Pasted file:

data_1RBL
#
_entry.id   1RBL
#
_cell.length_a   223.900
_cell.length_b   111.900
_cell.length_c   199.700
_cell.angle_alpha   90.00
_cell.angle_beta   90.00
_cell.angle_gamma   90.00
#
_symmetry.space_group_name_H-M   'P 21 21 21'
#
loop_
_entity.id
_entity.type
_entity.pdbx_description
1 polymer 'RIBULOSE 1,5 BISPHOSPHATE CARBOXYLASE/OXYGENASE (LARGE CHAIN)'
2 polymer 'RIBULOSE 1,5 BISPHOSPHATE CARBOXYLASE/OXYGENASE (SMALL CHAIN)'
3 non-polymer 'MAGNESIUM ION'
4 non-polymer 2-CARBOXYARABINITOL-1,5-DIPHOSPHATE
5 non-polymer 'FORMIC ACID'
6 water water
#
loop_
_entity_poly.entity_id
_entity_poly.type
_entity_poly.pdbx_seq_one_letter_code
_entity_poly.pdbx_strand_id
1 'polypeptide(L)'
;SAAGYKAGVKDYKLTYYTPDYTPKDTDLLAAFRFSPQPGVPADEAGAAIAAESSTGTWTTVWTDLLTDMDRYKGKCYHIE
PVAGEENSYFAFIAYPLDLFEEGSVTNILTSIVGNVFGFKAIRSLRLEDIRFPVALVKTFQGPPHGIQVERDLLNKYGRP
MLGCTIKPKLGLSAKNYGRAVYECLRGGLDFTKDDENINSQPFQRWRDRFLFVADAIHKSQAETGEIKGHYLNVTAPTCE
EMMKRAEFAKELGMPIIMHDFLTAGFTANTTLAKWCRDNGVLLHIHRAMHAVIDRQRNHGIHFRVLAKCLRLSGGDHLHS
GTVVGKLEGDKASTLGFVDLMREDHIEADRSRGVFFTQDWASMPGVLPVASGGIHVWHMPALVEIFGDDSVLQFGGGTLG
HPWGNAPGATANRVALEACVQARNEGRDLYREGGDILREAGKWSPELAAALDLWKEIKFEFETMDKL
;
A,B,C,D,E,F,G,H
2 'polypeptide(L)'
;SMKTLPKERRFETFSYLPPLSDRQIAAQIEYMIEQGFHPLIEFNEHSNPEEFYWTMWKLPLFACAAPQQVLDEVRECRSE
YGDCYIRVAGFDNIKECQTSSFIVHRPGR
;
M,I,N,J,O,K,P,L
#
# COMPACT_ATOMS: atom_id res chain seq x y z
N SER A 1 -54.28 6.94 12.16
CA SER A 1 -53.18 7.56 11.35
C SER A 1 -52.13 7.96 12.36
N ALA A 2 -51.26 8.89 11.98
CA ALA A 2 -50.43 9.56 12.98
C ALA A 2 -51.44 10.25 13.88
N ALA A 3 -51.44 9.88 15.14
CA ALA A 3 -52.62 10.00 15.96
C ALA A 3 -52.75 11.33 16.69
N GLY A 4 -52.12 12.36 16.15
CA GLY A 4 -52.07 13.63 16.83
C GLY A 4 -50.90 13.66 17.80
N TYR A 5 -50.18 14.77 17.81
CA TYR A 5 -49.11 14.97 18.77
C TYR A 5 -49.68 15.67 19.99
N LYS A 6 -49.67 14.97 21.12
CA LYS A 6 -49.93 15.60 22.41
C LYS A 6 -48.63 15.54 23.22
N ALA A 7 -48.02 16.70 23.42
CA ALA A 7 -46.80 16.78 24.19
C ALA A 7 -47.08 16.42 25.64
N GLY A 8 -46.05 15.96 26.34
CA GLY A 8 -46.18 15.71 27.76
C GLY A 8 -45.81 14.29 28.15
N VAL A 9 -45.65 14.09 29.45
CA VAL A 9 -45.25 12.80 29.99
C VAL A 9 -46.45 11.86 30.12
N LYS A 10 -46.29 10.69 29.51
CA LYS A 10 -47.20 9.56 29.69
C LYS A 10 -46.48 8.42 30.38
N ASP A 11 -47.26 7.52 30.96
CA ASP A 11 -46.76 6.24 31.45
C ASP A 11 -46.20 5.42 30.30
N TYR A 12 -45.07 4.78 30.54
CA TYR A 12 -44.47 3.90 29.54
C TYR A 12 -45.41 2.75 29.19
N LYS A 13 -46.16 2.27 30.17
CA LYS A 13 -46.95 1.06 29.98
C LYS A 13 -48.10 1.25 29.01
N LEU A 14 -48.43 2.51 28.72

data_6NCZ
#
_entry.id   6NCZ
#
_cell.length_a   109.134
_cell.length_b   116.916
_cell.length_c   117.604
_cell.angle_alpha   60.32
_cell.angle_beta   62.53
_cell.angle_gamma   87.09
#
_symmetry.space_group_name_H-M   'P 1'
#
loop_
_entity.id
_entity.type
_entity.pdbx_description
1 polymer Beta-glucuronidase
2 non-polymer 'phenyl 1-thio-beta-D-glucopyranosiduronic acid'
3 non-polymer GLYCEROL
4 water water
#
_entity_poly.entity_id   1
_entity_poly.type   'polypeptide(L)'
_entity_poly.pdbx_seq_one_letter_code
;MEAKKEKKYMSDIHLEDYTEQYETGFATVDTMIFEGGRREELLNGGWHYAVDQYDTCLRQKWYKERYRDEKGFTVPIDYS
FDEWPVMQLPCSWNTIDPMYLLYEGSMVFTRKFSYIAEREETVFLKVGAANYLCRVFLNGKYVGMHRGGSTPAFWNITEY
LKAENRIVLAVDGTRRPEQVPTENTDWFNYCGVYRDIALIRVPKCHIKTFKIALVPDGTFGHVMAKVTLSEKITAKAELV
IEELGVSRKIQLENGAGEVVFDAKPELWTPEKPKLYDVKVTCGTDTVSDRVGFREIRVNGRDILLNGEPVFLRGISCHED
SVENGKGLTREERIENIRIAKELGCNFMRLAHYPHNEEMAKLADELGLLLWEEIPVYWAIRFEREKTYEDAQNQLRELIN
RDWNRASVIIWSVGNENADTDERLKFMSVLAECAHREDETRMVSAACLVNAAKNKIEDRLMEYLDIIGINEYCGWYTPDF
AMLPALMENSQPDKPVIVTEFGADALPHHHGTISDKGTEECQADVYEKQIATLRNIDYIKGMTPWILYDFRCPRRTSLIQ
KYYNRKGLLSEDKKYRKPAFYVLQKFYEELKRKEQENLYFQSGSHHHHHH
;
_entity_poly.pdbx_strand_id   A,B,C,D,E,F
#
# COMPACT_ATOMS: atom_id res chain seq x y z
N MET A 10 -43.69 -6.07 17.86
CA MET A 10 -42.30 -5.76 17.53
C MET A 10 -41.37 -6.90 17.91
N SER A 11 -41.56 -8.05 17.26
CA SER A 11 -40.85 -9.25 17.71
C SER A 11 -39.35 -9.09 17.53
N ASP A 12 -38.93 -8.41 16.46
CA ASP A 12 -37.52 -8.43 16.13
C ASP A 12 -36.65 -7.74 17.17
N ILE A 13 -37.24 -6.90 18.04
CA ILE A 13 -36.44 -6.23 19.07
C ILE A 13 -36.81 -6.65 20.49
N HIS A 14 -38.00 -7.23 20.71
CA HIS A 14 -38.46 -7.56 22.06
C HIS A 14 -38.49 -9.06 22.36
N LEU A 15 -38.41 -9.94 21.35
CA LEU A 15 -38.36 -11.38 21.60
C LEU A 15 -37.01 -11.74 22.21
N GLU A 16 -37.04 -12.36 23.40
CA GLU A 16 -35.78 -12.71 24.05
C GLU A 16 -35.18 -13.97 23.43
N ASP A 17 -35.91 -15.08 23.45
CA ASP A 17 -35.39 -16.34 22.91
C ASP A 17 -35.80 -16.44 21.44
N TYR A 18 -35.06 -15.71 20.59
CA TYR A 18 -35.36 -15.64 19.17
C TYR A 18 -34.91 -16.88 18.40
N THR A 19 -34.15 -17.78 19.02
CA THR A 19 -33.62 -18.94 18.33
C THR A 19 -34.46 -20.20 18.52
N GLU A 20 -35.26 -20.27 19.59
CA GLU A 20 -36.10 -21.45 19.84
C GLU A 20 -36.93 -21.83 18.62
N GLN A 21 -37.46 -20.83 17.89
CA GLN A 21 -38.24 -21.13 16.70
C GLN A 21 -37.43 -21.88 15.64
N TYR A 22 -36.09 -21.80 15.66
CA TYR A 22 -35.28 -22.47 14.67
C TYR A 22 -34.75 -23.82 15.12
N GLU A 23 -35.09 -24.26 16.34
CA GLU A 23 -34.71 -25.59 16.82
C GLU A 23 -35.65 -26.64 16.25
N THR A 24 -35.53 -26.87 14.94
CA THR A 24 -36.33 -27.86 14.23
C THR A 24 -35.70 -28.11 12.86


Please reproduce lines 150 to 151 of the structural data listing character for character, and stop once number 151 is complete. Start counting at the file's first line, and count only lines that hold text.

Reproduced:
N THR A 19 -34.15 -17.78 19.02
CA THR A 19 -33.62 -18.94 18.33